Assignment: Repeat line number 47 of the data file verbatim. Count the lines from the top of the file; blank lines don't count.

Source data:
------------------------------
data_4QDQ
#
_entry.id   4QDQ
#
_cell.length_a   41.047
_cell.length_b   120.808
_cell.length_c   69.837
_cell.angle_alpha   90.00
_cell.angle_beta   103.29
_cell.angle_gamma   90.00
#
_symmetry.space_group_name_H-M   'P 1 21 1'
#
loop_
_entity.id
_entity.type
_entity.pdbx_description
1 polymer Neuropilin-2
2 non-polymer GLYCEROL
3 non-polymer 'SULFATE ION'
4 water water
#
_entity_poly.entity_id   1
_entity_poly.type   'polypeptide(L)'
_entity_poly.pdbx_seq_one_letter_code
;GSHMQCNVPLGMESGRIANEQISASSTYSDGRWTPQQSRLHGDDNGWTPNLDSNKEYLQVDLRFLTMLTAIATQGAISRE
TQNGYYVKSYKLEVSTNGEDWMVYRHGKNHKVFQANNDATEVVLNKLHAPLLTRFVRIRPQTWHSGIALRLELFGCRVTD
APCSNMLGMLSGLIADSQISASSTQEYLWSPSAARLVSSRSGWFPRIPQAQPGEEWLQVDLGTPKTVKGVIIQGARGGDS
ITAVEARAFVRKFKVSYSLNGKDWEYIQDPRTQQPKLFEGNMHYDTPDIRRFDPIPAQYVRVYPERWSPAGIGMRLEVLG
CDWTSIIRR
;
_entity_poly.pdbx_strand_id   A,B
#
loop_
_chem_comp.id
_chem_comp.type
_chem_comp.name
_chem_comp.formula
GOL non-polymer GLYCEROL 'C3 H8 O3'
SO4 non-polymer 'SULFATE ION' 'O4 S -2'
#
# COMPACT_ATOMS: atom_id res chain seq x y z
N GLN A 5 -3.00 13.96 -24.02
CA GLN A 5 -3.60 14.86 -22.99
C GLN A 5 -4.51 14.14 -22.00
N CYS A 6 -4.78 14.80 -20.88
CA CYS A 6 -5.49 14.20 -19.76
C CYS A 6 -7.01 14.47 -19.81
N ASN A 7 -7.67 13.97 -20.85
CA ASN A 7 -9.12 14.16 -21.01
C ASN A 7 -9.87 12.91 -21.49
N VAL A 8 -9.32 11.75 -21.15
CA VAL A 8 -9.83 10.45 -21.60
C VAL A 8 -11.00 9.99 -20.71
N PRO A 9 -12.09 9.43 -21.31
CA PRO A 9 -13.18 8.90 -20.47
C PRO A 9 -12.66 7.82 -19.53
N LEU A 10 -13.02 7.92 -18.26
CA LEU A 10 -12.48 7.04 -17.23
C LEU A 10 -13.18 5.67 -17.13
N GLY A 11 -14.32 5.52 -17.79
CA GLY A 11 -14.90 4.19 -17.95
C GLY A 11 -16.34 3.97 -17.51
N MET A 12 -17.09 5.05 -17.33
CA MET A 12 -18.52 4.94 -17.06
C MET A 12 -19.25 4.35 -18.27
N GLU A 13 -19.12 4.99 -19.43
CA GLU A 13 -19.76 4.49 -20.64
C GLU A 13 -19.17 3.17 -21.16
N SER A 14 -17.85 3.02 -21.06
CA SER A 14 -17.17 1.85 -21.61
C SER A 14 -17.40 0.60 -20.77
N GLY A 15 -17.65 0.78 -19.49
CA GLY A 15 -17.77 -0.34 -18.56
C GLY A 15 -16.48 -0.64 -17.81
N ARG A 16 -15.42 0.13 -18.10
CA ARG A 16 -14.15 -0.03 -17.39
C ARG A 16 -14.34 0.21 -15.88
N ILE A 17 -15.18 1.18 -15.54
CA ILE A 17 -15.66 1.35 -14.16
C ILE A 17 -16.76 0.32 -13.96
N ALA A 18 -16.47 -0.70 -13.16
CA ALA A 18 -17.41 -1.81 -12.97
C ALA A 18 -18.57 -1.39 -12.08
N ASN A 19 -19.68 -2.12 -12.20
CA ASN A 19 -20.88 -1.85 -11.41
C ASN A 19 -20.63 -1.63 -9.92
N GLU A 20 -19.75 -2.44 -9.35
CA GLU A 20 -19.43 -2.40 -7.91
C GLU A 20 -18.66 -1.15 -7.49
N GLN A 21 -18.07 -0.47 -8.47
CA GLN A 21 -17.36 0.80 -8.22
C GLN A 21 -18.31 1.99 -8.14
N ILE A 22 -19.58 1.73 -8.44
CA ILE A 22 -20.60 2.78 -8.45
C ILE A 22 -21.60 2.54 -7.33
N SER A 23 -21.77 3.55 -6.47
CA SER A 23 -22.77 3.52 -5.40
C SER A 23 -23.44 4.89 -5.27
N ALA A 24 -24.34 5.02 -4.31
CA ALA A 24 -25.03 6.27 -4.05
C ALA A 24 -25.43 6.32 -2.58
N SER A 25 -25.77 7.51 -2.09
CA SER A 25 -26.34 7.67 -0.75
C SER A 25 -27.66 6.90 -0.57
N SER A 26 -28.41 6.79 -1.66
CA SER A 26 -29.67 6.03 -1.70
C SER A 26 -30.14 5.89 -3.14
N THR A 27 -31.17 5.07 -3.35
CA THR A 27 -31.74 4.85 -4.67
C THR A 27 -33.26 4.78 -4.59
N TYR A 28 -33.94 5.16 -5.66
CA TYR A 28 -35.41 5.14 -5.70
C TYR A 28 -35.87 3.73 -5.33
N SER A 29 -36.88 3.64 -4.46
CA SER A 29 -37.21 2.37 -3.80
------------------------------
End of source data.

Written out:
CA CYS A 6 -5.49 14.20 -19.76